Preventing colon cancer together
Colorectal cancer screenings are an important step toward early diagnosis, but many people avoid colonoscopies because of fear of discomfort. With the increase in incidence of colorectal cancer in younger age groups. Sarah Cannon recommends consulting your physician if you are 45 years of age or older to determine the right screening test for you. Evidence-based options may include Colonoscopy at 10-year intervals or a Fecal Immunohistochemistry Test (FIT) annually. People with known risk factors should talk to their doctor about earlier or additional screenings.
Making screenings more patient-friendly
Though colonoscopies are the gold standard for colorectal cancer screening, there are a number of patient-friendly screening options that have become available for colon cancers.
There is a fecal-based, non-invasive DNA screening test for colorectal cancer available. This test couples sensitivity toward patient preference for less invasive options with the demand for more reliable screening methods. This multi-target stool DNA test combines testing the stool for molecular markers associated with colorectal cancers with a Fecal Immunochemical Test (FIT test) to look for blood in the stool that can be associated with colorectal polyps and cancers. This screening option is more sensitive for colorectal cancer detection than a FIT kit alone and can be performed every three years if the results are negative.
A FIT kit is an at-home test that screens for occult or hidden blood in the stool that could be a sign of precancerous polyps or colon cancer. A trained nurse navigator specialized in gastrointestinal (GI) cancers will follow up with participants of FIT kits regarding their results and serve as a guide to schedule additional testing and coordinate insurance needs if testing is positive. FIT kits should be performed yearly.
Meredith Pelster, MD, MSCI, Investigator, Sarah Cannon Research Institute at Tennessee Oncology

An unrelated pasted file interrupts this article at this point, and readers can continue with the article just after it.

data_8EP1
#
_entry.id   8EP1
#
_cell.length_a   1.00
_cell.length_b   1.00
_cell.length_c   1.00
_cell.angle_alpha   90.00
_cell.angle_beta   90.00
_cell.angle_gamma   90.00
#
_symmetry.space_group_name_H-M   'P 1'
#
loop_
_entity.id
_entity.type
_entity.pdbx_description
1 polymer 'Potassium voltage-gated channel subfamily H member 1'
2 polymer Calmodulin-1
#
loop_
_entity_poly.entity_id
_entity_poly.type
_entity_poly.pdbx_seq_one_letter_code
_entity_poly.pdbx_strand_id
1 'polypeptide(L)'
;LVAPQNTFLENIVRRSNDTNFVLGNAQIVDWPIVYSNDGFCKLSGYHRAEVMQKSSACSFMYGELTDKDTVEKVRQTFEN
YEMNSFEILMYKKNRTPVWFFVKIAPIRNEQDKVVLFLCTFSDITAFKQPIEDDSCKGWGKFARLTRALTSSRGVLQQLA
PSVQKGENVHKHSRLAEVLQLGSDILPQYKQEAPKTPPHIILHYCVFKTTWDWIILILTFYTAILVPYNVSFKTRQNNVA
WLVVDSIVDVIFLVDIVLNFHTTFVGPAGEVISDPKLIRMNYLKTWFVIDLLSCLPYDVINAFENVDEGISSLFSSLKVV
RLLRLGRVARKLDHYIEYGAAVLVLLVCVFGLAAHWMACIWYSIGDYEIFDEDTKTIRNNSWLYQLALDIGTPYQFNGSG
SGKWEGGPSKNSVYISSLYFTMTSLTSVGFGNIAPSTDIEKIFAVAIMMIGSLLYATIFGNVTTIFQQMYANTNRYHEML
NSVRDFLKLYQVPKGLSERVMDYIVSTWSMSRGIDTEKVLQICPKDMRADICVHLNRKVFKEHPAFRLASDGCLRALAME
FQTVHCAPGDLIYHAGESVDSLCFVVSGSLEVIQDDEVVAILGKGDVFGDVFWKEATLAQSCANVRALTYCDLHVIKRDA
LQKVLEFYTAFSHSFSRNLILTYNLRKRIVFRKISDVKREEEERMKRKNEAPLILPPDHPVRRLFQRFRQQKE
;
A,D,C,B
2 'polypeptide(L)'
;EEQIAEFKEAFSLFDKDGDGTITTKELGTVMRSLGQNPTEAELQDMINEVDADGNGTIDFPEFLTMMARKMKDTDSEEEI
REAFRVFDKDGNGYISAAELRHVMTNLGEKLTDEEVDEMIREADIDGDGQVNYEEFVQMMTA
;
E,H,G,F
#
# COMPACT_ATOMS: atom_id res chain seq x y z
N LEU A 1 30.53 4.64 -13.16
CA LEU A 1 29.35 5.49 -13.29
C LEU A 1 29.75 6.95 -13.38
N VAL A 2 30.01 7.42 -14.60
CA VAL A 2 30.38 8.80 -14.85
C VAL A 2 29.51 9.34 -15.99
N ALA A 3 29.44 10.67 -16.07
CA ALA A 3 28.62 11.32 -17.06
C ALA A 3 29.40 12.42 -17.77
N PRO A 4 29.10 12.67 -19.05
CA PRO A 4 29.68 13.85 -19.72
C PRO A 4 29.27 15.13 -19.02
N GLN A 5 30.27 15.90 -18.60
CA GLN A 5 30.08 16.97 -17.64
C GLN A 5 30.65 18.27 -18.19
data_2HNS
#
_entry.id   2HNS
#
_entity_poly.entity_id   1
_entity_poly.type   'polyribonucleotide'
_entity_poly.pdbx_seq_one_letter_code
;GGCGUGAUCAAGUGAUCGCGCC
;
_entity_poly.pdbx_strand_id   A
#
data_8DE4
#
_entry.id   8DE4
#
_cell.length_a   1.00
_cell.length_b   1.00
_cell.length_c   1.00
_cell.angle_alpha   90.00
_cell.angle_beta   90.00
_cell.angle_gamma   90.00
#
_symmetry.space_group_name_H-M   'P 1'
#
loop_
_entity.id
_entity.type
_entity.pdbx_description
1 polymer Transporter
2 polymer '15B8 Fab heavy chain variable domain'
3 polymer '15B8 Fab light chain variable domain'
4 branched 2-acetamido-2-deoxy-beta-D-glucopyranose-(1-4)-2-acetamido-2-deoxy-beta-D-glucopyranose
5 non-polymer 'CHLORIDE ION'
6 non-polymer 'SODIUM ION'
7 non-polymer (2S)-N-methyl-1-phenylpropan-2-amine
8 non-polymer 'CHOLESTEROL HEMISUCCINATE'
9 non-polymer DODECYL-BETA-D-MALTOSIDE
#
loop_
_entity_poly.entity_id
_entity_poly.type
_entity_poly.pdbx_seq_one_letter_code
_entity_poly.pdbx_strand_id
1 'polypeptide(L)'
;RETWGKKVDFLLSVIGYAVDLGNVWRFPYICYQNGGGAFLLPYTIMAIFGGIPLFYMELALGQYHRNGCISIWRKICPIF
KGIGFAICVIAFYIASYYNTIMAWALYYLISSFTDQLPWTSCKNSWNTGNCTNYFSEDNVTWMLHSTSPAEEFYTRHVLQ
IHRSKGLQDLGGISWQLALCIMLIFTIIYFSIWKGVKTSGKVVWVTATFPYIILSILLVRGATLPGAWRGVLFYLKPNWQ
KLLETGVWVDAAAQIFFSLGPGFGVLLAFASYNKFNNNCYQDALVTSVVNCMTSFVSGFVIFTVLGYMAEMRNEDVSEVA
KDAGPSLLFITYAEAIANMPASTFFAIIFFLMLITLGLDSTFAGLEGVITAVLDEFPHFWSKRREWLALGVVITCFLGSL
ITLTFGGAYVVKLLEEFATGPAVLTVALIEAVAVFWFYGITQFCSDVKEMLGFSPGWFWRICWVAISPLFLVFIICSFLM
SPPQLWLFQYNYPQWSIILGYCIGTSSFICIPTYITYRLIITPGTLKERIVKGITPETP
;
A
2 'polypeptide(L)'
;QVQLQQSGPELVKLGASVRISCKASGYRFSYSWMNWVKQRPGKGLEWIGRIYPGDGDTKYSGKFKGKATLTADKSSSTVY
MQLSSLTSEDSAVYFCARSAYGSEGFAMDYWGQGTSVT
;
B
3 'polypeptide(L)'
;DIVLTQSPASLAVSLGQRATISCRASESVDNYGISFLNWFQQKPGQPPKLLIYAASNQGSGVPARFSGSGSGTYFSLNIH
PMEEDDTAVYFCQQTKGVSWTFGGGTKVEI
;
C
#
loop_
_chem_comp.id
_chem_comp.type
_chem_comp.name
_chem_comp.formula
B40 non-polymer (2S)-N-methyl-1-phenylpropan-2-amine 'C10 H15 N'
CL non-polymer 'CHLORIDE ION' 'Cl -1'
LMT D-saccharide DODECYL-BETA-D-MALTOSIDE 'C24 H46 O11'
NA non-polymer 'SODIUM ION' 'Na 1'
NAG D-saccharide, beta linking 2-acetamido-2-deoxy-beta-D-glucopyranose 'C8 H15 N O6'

Ideally, we would like everyone over the age of 45 to receive a colonoscopy and those with a family history of colon cancer to begin screenings even earlier," says Meredith Pelster, MD, MSCI, Investigator, Sarah Cannon Research Institute at Tennessee Oncology. "Stool-based testing options can make it easier for some patients to screen for colon cancer and remove barriers associated with colonoscopies. If stool-based testing is positive, however, a colonoscopy should be performed."
These are just two of a number of options available for patients. Other screening options include CT colonography ("virtual colonoscopy") and fecal occult blood tests (FOBT).
While some of these new screenings may be less effective than more invasive procedures and may lead to false positives, Dr. Pelster pointed out that these alternative methods are better than no screening at all, especially for patients who would otherwise forgo screening.
"We want to take whatever steps we can do to diagnose colon cancer at an early stage," she says. "Stool-based tests along with colonoscopy and other options can help us achieve early diagnosis for more patients."
It is important to know that the information in this post, including Sarah Cannon’s recommendations for screening, is accurate as of the publishing date.